The opinions or assertions contained herein are the private views of the authors and are not to be construed as official or as reflecting the views of the Department of the Army or the Department of Defense.
Conflict of Interest Statement
The authors declare that the research was conducted in the absence of any commercial or financial relationships that could be construed as a potential conflict of interest.
The authors thank our research subjects, who cheerfully cooperated with the experiments described herein, and Mr. Gary Muniz for his superb technical assistance. All studies performed at the U.S. Army Institute of Surgical Research were conducted under protocols reviewed and approved by the US Army Medical Research and Materiel Command Institutional Review Board and in accordance with the approved protocols. This work was supported by the Combat Casualty Care Research Area Directorate of the US Army Medical Research and Materiel Command.
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Keywords: hemorrhage, sympathetic activity, MSNA, baroreflex function, central hypovolemia, LBNP
Citation: Ryan KL, Rickards CA, Hinojosa-Laborde C, Cooke WH and Convertino VA (2012) Sympathetic responses to central hypovolemia: new insights from microneurographic recordings. Front. Physio. 3:110. doi: 10.3389/fphys.2012.00110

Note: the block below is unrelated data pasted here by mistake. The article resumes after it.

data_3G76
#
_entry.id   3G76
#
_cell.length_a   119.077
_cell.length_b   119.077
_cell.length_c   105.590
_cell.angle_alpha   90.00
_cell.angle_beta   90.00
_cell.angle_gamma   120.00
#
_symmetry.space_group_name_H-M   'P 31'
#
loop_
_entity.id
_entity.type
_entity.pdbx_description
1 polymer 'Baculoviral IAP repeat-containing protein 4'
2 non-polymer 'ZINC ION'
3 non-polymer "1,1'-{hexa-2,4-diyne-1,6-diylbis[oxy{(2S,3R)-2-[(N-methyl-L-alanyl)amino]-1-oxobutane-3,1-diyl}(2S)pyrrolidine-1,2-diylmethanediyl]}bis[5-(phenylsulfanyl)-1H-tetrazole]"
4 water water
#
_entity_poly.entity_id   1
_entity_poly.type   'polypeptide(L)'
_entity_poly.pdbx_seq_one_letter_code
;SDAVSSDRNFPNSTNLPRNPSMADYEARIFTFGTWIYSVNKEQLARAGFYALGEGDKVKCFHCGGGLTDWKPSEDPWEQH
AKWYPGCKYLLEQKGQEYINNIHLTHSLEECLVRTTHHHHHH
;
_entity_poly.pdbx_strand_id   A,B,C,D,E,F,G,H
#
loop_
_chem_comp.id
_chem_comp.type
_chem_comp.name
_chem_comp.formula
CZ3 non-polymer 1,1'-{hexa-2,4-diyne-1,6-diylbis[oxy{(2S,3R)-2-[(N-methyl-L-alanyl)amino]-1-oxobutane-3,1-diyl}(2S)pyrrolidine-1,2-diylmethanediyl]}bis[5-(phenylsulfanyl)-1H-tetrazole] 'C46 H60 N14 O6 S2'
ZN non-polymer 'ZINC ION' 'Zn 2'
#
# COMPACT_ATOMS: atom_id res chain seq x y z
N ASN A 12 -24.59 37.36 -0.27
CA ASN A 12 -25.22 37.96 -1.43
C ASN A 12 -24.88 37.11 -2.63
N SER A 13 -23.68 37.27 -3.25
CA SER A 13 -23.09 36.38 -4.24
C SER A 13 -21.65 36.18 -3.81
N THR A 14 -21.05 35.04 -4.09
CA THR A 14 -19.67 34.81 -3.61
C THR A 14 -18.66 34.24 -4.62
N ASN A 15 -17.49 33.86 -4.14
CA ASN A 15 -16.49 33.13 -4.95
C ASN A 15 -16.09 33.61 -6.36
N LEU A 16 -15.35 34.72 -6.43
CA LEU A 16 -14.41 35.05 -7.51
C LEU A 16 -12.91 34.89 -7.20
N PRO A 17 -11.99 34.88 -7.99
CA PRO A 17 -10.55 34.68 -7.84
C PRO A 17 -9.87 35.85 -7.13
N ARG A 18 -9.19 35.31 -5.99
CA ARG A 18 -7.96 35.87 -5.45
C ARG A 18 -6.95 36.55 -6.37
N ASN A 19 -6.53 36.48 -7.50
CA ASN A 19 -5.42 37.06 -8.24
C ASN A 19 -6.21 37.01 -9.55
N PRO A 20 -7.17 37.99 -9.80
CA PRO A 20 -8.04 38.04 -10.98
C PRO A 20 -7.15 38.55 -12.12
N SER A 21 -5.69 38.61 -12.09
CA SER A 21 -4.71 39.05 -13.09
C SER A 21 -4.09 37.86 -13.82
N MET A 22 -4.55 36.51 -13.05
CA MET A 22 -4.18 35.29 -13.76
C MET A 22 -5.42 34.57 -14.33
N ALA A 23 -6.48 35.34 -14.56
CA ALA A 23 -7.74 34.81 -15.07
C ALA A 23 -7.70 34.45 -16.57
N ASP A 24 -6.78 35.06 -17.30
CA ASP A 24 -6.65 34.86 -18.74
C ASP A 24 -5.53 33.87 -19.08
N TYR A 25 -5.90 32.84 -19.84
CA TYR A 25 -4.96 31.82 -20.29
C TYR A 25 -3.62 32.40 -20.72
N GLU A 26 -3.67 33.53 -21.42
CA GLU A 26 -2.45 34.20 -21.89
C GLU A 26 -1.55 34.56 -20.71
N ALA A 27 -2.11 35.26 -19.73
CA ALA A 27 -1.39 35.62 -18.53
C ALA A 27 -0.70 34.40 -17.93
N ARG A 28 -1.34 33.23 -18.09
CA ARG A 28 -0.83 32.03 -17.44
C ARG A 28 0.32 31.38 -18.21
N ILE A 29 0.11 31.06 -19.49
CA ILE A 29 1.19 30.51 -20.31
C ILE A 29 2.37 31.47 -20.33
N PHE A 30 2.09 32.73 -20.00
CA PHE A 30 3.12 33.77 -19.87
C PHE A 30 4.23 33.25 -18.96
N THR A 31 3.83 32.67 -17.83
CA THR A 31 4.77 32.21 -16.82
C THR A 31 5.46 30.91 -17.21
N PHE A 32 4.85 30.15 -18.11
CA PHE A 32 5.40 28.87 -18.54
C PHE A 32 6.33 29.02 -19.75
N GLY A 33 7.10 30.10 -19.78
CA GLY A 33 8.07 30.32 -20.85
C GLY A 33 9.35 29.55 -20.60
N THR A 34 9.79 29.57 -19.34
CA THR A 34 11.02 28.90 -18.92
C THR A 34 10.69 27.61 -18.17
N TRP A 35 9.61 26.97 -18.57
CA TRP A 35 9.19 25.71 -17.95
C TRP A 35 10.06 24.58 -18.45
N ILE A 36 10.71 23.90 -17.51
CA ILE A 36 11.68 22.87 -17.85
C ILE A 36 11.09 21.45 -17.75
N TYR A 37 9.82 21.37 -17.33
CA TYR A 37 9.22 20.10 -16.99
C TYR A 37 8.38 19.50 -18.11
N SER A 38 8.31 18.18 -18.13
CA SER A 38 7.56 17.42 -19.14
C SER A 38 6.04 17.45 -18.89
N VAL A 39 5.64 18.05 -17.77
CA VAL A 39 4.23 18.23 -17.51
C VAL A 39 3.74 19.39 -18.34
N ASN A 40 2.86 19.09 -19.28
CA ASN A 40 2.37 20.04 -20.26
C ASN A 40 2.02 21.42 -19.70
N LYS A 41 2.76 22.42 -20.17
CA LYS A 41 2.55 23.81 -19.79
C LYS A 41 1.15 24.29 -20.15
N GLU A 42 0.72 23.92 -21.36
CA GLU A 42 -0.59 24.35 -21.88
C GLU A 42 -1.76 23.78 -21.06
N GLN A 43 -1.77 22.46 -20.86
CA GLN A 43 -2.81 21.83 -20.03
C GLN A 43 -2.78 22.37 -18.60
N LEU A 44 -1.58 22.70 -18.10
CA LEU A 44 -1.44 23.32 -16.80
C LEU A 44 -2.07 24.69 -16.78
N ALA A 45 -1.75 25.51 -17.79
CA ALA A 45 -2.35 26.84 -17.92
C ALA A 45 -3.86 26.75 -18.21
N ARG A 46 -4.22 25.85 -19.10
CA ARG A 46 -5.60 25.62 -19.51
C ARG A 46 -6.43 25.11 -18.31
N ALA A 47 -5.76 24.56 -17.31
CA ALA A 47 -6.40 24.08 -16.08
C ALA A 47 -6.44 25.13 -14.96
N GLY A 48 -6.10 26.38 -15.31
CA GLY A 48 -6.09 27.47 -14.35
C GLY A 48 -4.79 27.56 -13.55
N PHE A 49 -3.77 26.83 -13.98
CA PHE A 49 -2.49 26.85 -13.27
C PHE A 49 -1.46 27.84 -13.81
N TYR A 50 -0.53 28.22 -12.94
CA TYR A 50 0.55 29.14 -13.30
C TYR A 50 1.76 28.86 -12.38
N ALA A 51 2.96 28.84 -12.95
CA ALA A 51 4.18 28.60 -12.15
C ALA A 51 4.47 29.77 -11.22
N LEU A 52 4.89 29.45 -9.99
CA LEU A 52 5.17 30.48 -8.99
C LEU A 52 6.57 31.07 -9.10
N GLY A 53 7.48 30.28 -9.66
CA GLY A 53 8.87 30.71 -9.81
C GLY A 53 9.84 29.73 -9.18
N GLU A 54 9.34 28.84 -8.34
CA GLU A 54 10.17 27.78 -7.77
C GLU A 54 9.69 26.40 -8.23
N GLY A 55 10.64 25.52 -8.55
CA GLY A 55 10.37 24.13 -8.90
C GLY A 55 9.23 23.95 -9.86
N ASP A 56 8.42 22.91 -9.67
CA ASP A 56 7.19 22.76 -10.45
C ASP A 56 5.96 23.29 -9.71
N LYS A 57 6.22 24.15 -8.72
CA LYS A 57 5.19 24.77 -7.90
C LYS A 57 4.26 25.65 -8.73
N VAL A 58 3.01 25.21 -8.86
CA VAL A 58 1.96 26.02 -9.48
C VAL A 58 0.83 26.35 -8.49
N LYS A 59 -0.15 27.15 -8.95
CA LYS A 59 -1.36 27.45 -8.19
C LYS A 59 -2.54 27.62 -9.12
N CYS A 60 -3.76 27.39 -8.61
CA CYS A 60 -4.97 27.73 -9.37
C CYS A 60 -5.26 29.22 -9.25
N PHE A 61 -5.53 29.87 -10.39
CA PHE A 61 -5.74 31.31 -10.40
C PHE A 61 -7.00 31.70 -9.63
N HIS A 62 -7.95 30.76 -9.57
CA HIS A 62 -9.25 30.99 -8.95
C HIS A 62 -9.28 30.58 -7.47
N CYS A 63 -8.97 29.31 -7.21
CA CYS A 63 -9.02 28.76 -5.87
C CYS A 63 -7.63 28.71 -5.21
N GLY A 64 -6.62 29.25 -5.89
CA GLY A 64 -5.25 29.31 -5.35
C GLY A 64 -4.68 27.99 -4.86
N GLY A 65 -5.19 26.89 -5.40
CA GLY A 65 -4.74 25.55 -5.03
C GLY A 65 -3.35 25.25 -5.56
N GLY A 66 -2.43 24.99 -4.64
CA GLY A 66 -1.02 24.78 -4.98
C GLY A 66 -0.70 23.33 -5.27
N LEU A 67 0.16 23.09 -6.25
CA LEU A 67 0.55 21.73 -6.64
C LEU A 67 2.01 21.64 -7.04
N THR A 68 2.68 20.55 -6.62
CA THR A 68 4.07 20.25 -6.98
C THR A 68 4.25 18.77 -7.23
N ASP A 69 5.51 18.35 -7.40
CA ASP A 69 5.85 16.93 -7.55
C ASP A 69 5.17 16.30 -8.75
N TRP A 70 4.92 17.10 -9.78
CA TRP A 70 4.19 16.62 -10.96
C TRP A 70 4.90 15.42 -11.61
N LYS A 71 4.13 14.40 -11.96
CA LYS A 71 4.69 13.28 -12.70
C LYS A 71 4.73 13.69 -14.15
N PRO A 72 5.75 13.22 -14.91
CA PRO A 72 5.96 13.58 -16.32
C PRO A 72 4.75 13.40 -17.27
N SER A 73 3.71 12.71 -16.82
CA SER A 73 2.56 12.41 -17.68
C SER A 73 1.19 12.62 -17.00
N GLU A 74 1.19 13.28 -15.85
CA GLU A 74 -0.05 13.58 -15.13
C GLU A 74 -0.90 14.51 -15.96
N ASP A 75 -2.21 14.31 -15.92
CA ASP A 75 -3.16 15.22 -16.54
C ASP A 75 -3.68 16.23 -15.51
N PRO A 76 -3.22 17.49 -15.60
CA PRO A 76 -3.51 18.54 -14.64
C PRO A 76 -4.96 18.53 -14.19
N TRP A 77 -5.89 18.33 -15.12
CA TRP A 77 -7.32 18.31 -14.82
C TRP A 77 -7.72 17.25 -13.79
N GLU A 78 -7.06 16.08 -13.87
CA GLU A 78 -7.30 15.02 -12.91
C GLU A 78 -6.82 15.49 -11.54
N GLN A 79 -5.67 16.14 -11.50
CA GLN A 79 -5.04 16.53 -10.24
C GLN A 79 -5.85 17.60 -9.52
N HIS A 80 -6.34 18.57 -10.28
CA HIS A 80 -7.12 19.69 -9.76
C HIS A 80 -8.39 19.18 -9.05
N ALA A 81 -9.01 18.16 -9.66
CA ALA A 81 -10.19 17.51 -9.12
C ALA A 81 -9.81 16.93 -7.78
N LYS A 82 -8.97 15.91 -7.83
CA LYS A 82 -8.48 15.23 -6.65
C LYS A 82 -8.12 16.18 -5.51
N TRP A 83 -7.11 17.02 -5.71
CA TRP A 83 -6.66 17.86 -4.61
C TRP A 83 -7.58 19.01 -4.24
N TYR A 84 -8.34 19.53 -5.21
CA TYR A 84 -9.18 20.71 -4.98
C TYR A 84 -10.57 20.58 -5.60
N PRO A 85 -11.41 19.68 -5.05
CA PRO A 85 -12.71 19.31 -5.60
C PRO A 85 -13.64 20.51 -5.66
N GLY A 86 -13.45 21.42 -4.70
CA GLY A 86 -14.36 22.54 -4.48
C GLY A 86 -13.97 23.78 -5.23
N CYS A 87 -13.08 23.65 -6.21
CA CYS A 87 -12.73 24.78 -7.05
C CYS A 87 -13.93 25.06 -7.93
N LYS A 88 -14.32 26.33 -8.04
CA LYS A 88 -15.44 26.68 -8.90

Received: 16 February 2012; Paper pending published: 15 March 2012;
Accepted: 03 April 2012; Published online: 26 April 2012.
Edited by:Elisabeth Lambert, Baker IDI Heart and Diabetes Institute, Australia
Reviewed by:Roland Veelken, University of Erlangen Nuremberg, Germany
Deborah A. Scheuer, University of Florida, USA
Copyright: © 2012 Ryan, Rickards, Hinojosa-Laborde, Cooke and Convertino. This is an open-access article distributed under the terms of the Creative Commons Attribution Non Commercial License, which permits non-commercial use, distribution, and reproduction in other forums, provided the original authors and source are credited.
*Correspondence: Kathy L. Ryan, Research Division, U.S. Army Institute of Surgical Research, 3698 Chambers Pass, Fort Sam Houston, TX 78234, USA. e-mail: firstname.lastname@example.org